Include some of these flowering shrubs to provide food and shelter for our beloved pollinator pals!
Gardening is a hobby that benefits more than just the gardener. Your kids have a place to play outside, the colorful flowers brighten your neighbors’ day, and by keeping pollinators in mind, you’re giving back to the planet! Your yard can be a haven for these beneficial critters that flutter from plant to plant to stock up on food while pollinating, helping our gardens thrive.
What Bushes Attract Pollinators?
Butterfly Bush has long panicles of tiny flowers available in a range of colors. Most are shades of pink and purple but you can also find white and yellow to round out your pollinator garden. As you can probably guess, the fragrant flowers of this bush are a hit among butterflies and other pollinators, like bees and hummingbirds. Butterfly Bush grows quickly and now comes in many different sizes. From the smallest (1-2’ tall) to mid-size (3-4’) to old fashioned six foot tall bushes, there is one that will work in every yard. In Iowa, this bush typically blooms starting early summer and continues until frost. Butterfly bushes are notorious for being late sleepers. When other shrubs leaf out in April and May, it can take until June before butterfly bush shows signs of life.
Aronia, commonly called Chokeberry, is a deciduous shrub native to eastern North America. Pollinators are fans of the plant’s white blooms that open in late spring. And you (along with small animals) will be a fan of the shrub’s berries! The dark berries can be harvested in late August or early September, and you can eat them fresh for a mouth-puckering treat or use them in dishes like pies and jams. Fall brings brilliant orange and red foliage colors. Aronia is grown for its ornamental value in gardens, and its ability to attract pollinators makes it that much more desirable to us!
Spirea is available as an early or late spring flowering bush. Choose a variety that fills in any gaps you have, so there’s always something blooming in your yard for pollinators to snack on! Depending on the variety, this flashy bush has flower clusters that pollinators love available in pink, red, yellow, or white. Some also have showy, colorful fall foliage. Spirea is known to be sturdy and low-maintenance, yet boasts high-impact additions to your yard.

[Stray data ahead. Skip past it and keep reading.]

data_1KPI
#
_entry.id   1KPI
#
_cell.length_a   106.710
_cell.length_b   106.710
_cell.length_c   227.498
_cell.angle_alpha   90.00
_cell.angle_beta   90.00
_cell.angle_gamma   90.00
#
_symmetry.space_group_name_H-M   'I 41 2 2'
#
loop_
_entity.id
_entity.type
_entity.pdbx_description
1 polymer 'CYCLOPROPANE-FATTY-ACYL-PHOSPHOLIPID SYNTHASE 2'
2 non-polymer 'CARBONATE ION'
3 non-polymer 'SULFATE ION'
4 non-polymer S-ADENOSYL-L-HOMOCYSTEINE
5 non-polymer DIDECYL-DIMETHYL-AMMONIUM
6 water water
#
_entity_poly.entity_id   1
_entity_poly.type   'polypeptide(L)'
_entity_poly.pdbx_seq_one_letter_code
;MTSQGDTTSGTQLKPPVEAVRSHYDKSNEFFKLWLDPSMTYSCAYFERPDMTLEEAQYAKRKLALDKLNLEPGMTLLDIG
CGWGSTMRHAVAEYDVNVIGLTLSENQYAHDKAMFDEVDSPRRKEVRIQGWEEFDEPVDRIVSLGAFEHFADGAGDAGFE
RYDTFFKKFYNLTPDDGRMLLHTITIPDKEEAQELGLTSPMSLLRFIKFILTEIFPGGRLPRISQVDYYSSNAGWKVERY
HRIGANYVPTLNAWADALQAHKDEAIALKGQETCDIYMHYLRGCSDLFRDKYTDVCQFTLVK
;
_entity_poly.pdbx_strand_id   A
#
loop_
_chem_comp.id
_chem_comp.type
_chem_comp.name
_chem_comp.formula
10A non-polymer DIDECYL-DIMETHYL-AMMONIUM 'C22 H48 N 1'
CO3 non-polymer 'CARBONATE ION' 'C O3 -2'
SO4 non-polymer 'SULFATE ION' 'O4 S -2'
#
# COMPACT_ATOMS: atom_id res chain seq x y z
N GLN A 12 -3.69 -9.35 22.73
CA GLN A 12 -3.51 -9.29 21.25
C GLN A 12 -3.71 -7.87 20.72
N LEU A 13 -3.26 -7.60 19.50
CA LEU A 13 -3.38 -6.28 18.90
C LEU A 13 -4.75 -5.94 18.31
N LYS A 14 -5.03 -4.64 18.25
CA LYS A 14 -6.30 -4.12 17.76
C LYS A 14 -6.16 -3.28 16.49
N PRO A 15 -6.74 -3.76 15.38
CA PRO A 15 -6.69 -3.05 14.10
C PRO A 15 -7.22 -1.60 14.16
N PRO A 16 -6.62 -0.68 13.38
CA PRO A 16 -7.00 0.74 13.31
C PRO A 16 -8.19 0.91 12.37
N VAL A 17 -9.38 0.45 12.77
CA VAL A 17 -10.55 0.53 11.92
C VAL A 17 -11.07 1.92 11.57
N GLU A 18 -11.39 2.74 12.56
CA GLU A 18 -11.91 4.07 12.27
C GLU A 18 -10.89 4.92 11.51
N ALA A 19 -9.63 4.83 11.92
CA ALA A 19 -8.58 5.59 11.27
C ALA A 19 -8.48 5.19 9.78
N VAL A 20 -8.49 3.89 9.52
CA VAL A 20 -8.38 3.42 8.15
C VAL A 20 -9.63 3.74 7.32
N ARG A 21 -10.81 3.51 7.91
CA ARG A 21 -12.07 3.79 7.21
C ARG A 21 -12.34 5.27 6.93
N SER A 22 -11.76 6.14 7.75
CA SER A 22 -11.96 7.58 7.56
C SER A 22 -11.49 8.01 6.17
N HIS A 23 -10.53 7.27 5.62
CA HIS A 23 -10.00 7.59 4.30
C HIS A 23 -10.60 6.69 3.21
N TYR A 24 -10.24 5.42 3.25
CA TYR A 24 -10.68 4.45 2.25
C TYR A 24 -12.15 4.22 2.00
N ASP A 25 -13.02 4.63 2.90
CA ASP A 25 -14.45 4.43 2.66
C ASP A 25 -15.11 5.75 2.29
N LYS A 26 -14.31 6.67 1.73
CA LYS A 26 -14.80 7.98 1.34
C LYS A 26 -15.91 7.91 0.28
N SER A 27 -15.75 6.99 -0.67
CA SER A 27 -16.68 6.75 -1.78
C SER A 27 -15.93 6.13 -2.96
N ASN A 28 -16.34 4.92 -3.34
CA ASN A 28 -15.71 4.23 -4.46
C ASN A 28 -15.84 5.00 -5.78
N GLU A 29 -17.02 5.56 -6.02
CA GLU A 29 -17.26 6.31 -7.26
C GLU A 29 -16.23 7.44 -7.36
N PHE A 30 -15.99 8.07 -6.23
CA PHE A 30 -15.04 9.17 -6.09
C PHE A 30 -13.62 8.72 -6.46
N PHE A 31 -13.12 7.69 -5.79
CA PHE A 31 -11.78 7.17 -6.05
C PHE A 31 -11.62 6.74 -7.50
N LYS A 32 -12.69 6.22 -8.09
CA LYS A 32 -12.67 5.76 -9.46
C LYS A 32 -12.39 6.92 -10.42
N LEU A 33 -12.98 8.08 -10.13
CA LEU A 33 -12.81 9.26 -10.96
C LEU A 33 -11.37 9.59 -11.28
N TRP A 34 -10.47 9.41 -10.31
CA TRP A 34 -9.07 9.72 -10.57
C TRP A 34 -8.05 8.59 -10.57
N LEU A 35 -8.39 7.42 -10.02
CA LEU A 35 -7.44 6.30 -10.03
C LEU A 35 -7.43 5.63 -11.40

Shrub Roses are a top hit among gardeners and pollinators alike. There are tons of varieties, offering various bloom times, sizes, colors, and care needs. To best attract pollinators, opt for a Shrub Rose with brightly colored blooms. You can even take the scents and sights of summer inside with you, seeing as Roses make a beautiful cut flower! Just be sure to leave plenty of flowers on the bush for pollinators to still enjoy.
Viburnum produces flower clusters in spring, ornamental fruit in late summer, and colorful foliage later in the season, making it a perfect plant to add interest to your landscape. There are even some species native to Iowa, so select one of those since pollinators are most attracted to native plants. Besides its showy blooms, this bush is showy in itself—some varieties grow up to 10 feet tall! Prune in late winter or early spring, and throughout the rest of the year, remove any unruly or diseased branches.
Weigela is a real showstopper and is a plant that just isn’t talked about enough. It is low maintenance, is loaded with beautiful flowers in a range of colors, and has eye-catching foliage, sometimes with gold, purple, or variegated leaves. Butterflies and hummingbirds will be drawn to this medium-sized shrub. Many bloom in mid to late spring, and some even bloom again during the summer.
Shrubs are incredibly versatile—grow them on their own as a specimen plant, form the backdrop for the rest of your landscape, or use them to create a bit of privacy. Not only that, but they also add a ton of ornamental value to your yard as well as attract the pollinators we all adore to keep plants thriving. If you have any questions about the best shrubs to attract pollinators to your yard, stop by Wallace’s to talk with our experts.